Otto Joseph Placik, MD
Chicago Plastic Surgeon
5.0 out of 5 stars 48 reviews

FAT TRANSFER AFTER LUMPECTOMY

+1
Congratulations on being a survivor!  I have had success using the fat transfer process in my breast reconstruction patients to correct depressions after lumpectomies.  Without a physical exam it is difficult to say if a fat transfer would add enough volume back into your breast to improve the symmetry of your breasts.  Now, with any surgery where an incision is made in the skin there will be scarring of some kind.  The good news is liposuction incisions are fairly small and so the chance of noticeable scarring is minimal but it can still happen with some patients.  Lumpiness is also a possible side effect of liposuction of the legs and buttocks that can’t always be prevented.  I recommend researching only board certified plastic surgeons that work with breast cancer survivors and then schedule a consultation to discuss your options.

Be well and good luck!

@norrisplastic

Morgan E. Norris, MD, FACS
Houston Plastic Surgeon
4.5 out of 5 stars 17 reviews

Fat transfer to even out breasts after lumpectomy?

+1
Fat grafting has become a popular procedure to improve aesthetic outcome following breast reconstruction or for improvement of contour after lumpectomy. Much of the newest research has investigated the properties of fat, in terms of its stem cell properties and associated advantages. It has significantly ameliorated radiation damage by increasing vascularity.  Also, it adds additional "fatty tissue" atop the reconstructed breast mound to further contour any concavities or deformities, while also masking implant visibility with rippling and such.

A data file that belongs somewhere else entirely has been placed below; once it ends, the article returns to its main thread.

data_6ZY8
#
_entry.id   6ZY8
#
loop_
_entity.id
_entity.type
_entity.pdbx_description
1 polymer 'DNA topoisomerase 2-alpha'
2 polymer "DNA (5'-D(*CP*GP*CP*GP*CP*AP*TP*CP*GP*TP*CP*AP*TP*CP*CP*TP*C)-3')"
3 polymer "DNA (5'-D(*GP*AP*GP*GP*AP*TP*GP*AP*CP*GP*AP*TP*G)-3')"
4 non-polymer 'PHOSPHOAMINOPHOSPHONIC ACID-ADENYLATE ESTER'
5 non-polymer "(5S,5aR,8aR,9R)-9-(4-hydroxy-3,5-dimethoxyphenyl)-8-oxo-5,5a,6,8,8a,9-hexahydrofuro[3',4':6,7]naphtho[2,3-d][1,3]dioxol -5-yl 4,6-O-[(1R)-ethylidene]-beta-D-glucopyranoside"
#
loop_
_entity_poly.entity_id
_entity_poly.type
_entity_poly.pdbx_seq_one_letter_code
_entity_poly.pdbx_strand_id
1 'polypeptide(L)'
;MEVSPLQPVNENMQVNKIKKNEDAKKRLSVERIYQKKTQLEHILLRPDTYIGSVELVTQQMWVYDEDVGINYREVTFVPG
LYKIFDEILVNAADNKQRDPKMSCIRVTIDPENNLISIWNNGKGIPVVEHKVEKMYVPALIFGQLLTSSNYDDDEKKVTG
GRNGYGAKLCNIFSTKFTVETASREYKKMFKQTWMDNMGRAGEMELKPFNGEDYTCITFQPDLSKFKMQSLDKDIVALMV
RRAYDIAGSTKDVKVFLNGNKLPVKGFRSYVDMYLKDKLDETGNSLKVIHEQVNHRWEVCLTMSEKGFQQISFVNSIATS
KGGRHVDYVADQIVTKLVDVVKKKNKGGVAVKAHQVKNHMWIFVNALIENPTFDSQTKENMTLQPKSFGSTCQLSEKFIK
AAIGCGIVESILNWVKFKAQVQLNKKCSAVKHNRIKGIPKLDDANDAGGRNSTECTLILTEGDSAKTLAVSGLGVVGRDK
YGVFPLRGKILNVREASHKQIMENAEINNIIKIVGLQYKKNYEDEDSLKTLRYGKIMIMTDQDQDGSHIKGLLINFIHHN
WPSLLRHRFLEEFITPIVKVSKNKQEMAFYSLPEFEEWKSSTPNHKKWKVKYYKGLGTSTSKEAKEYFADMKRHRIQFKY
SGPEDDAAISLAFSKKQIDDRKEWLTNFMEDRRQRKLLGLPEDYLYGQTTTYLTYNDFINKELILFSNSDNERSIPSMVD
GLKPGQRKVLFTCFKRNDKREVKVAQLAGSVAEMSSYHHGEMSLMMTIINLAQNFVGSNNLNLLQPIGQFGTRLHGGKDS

At our Breast Reconstruction Center, we have utilizing this technique almost routinely to maximize the aesthetic outcomes after lumpectomy or mastectomy. We have utilized the micro-fat grafting technique, and have been obtaining maximal fat graft survival into the breast. After harvesting of the fat from areas with excess fat, usually the belly, hips, or thighs, the fat is processed and injected back into the breast using the aforementioned techniques. Our patients have been very happy with the results as well as the areas where the liposuction was performed. Contour has been much improved using the micro-fat grafting technique, and the downtime is minimal.

Fat grafting has become a mainstay in breast reconstruction and has added another edge to breast reconstruction for aesthetics with minimal morbidity and complications.

Lewis Albert Andres, MD
Scottsdale Plastic Surgeon
5.0 out of 5 stars 12 reviews

These answers are for educational purposes and should not be relied upon as a substitute for medical advice you may receive from your physician. If you have a medical emergency, please call 911. These answers do not constitute or initiate a patient/doctor relationship.